The newest arrivals on Cornwall’s food and drink scene
Cornwall’s food scene is fabulously vibrant, with new places popping up all the time. Here are five great new additions to the Cornish menu in 2023, which we’ve picked up from chats with our owners and our visits down the road. They range from a seafood pop-up gone permanent to some refined Italian cuisine and a masterclass in innovative, sustainable dining. We hope you’ll give a couple a go and if you find any more great new places to eat when you’re out and about in Cornwall, let us know.
Crocadon has been years in the making, with exquisite attention paid to every detail, starting not just from the produce that goes into the food, but the soil in which it’s grown. Head Chef Dan Cox, a Roux scholar with an impressive CV, is working to fashion a “brighter vision for food and agriculture” and, by the looks of it, it’s working. Crocadon has been an instant success, with Sunday lunches particularly notable. So much so, in fact, that they’ve branched out to a Saturday lunch menu too. It’s not a roast, but it is a multi-course menu that will blow you away with flair and flavour. You’ll still need to book though, as nothing that Crocadon does goes unnoticed for long.
When a new team took over The Seven Stars in Flushing, just over the water from Falmouth, they vowed to turn it into a beacon of responsible sourcing and superb cooking. Opening early in 2023, they nailed it right from the start, with Chef Jeffrey Robinson, winner of one of the UK’s few green Michelin Stars, on board to oversee a “hyper-local” menu. Doors open at 9am every day, so you can drop in for a crab omelette before starting your day, or wait for lunch and dinner to roll round. Whenever you happen to visit, it will not disappoint.
Onda is hardly a well-kept secret, with world-famous chefs singing its praises, but it’s impossible not to mention Cornwall’s most glamorous new addition. Proprietor Ben Ambridge was born and raised in Cornwall but inspired by Italy, so the food draws on Italian styles and principles to let Cornish produce do the talking, eschewing complexity of construction in favour of simplicity and strong flavours. The setting, right on the town’s eponymous bridge, isn’t bad either.
What began as an experimental partnership with Trevibban Mill for the legendary Barnaby’s in Padstow has now turned into a permanent residency. The relaxed atmosphere is the same, the list of suppliers reads like a who’s who of Cornish producers and the food is well worth finding your way down the lane to the farm for. Of course, there’s always a chance that they’ll up sticks once more and find a new exciting location for next year, so you might need to get in quick. We’ll try and let you know if they move again.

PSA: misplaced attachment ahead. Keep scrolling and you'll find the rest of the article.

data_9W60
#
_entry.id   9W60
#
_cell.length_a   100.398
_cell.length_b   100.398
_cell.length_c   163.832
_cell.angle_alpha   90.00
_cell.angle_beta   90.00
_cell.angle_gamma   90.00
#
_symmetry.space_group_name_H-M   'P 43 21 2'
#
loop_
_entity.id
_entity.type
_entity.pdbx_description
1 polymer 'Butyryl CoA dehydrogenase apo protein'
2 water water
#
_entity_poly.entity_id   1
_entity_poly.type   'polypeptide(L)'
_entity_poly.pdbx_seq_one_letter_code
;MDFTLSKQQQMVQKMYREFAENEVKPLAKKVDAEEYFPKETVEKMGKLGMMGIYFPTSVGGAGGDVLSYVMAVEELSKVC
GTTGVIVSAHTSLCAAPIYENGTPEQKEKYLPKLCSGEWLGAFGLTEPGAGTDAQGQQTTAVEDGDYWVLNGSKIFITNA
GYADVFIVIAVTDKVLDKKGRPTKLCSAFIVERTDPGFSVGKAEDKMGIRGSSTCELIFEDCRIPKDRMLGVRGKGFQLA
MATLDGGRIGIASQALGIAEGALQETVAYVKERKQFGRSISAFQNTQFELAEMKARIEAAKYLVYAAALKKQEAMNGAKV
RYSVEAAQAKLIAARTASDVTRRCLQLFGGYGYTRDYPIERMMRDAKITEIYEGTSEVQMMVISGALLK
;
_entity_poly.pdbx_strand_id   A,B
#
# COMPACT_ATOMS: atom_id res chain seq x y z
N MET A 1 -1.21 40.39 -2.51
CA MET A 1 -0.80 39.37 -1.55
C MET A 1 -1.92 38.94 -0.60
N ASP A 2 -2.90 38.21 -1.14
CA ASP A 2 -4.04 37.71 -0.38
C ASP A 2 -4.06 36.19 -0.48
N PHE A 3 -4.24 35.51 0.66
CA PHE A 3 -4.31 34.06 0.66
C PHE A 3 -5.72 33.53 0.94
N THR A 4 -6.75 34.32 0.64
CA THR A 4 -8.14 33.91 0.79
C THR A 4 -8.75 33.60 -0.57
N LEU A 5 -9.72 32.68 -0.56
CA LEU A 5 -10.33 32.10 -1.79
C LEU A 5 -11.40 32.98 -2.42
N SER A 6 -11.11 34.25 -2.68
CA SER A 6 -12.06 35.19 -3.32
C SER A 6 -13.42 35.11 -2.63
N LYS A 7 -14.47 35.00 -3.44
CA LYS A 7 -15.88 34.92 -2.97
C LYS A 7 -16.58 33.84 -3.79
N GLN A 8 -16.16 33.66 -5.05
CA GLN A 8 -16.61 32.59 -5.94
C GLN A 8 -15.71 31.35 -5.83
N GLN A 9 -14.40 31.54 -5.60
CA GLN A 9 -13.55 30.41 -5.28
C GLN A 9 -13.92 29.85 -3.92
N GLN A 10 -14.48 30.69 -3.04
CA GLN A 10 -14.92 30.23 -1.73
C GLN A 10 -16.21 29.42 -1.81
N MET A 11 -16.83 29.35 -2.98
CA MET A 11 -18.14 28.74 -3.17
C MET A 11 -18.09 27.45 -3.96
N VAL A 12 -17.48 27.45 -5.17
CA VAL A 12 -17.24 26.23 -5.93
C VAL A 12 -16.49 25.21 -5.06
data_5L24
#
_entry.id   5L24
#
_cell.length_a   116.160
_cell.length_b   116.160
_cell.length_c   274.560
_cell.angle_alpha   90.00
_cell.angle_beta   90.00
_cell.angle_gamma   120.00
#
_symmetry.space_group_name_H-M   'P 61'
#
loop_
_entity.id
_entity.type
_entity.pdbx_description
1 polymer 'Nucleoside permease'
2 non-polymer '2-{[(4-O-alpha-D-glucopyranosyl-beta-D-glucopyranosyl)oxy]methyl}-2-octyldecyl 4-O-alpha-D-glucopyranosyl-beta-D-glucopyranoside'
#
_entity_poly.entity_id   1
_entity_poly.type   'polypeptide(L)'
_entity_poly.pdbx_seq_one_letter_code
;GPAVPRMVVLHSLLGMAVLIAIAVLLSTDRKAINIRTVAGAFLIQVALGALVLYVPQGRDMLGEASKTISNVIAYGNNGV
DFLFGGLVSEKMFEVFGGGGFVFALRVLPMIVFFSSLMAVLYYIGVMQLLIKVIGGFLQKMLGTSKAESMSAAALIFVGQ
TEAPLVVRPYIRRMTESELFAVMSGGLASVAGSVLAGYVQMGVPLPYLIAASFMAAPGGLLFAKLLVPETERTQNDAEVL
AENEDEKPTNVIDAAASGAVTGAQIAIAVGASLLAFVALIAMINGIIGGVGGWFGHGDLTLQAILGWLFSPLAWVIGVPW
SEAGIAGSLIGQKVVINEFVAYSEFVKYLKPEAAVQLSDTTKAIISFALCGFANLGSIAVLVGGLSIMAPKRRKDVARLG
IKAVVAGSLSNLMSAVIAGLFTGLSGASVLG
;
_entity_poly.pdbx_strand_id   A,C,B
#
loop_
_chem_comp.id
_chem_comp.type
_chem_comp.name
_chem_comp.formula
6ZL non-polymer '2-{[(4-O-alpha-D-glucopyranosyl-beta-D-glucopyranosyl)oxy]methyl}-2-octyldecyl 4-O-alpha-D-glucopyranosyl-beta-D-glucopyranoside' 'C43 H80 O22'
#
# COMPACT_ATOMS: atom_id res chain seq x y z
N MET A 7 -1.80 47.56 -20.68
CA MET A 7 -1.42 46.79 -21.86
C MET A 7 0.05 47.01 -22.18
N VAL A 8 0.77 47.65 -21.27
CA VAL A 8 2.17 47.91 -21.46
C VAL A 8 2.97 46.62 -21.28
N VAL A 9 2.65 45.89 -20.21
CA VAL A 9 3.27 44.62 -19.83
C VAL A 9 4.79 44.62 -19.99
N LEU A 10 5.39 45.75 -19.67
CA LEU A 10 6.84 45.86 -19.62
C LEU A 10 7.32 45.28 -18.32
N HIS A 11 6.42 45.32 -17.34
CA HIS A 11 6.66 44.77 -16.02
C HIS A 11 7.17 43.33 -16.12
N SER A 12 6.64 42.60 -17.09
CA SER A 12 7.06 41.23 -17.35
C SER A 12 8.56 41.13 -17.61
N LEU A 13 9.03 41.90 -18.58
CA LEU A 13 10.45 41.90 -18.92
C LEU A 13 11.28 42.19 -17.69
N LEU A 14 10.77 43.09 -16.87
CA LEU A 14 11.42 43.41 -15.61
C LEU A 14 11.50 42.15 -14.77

The well-travelled and long-remembering folk among you might know that a pub being on this site is in fact nothing new. There’s been an inn of some sort here for about 200 years, although it hasn’t always been open. After a couple of years in which it lay shuttered and gathering dust, Laura and Tom Trubshaw, owners of the Peterville Inn in St Agnes, have blasted fresh life into it, with seasonal food served in a dining room of dark, textured stone and wood. Despite the refined air of the décor, it’s a family and pet-friendly place that feels like a village local perfectly crossed with a gastropub. We can’t wait to visit!
Chris is our in-house copywriter, with a flair for turning rough notes and travel tales into enticing articles. Raised in a tiny Wiltshire village, he was desperate to travel and has backpacked all over the world. Closer to home, he finds himself happiest in the most remote and rural places he can find, preferably with a host of animals to speak to, some waves to be smashed about in and the promise of a good pint somewhere in his future.